fierce Carib cannibals from the south, South America, that is... centuries before
European colonizers arrived to take their gold and write history. Tainos also carved
rocks and napped in hammocks.
Puerto Rican archaeologist Hernan Bustelo sits next
stones etched with ancient petroglyphs and graves that reveal unusual burial
methods in Ponce, Puerto Rico, Tuesday, Oct. 23, 2007.
Only a few of them archeologists were convinced that a competent
investigation of that site will offer a rare perspective on pre-Columbian and
pre-colonial history. How rare the perspective might be,
was not declared. He fears that the diggers are not equipped to handle such a
massive and complex job.
The USA consulting firm leading the excavation said that a back hoe, yes... a
hoe, that scrapes inches (centimeters) at a time did break some bones, oh oh!
...but that the same would have occurred through manual excavation. Yeah, right!
Again, U.S. archaeologist Nathan Mountjoy, right, and his Puerto Rican colleague Hernan, show the stones with petroglyphs found in a mountainous area where the
U.S. Army Corps of Engineers is working to build a dam in Ponce. The archaeological site, that could represent an entire
Taino indigenous village called 'Batey', might end up under water if the dam
project is not stopped. (AP Photo/Andres Leighton)
The company switched to slower and more detailed excavation methods about two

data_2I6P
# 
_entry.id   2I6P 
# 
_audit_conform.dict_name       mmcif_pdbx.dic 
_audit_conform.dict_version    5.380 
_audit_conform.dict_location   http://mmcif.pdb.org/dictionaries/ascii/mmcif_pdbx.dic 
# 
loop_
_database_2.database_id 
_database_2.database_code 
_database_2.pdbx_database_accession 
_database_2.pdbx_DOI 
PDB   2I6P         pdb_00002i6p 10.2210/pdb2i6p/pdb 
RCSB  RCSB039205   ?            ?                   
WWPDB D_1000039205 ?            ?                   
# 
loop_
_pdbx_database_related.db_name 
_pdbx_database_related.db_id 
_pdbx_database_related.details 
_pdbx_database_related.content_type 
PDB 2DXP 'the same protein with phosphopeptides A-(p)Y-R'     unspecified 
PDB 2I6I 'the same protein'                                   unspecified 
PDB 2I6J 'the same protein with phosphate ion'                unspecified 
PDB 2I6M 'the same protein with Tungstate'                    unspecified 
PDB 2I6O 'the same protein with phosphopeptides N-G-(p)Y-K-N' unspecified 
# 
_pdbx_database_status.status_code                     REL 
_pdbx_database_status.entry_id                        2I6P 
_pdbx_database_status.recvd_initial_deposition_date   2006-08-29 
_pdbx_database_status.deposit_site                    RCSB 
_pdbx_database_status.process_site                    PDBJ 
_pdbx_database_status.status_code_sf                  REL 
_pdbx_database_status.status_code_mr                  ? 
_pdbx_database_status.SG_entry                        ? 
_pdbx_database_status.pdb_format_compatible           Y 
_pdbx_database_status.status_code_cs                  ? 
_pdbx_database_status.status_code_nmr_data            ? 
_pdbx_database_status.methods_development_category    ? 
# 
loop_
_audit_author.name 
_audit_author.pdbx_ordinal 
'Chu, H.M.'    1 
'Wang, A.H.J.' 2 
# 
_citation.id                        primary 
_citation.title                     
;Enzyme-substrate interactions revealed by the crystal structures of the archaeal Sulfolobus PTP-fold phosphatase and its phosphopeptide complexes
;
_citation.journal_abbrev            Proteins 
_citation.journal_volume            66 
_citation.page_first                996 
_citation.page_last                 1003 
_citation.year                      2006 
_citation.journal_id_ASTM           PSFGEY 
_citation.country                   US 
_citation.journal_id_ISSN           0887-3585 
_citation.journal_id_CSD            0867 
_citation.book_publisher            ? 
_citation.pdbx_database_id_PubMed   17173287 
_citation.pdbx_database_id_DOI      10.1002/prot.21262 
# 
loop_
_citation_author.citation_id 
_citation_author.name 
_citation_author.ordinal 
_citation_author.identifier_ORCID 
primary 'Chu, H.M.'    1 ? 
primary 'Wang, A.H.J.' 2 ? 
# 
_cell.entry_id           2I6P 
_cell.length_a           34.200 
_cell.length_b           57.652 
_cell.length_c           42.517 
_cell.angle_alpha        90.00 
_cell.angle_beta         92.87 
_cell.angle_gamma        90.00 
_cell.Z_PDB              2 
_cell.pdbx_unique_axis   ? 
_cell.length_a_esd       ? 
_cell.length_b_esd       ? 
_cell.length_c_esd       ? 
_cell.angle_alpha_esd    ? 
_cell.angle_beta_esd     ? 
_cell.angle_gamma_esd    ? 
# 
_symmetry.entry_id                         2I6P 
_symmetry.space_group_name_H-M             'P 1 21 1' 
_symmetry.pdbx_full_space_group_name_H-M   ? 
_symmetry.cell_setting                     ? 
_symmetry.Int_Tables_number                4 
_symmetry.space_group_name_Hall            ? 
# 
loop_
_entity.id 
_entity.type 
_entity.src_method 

weeks ago, after the site's significance became clear. Yes, it was a real
bona-fide ancient site, so they immediately rushed home to fetch the Carbon-14
The discovery will presumably provide more data than the bits of Pre-Columbian relevance we
already have, thanks to the Inquisitional Spaniards who burned the "heathen"
codices (a quire of manuscript pages held together by stitching: the earliest
form of book, replacing the scrolls, stone and wax tablets of earlier times)
in which they Indian history was customary recorded.
There you have it, mi gente... take away a man's notebook, and he will carve in
How did you see it?
Klepto Flakes Dept.
Puerto Rican archaeologists accuse U.S. Army Corps of taking artifacts
SAN JUAN, Puerto Rico: Puerto Rican archaeologists on Monday accused the U.S.
Army Corps of Engineers of illegally shipping two dozen newly discovered
pre-olumbian artifacts off the island without permission.
Diana Lopez, a University of Puerto Rico archaeologist, said the Army Corps
should be fined for sending ceramic pieces, stone tools and bones — which may
date from 600 A.D. to 1500 A.D. — to Atlanta for testing without approval from a
local archaeology council.
"They never told us that they were going to take those pieces," said Miguel
Rodriguez, a member of the council who claimed such tests could have been done
on the island.
Jose Rosado, chief of the corps' San Juan construction office, has promised that
engineers will return the pieces to Puerto Rico once tests determine their
origin and value. Calls and e-mails to his office went unanswered Monday.
The artifacts were discovered earlier this month when an Army Corps team began
work on a dam project in southern Puerto Rico. Archaeologists said the find
could shed light on most aspects of Indian life in the region, from sacred
rituals to... well, you know the story.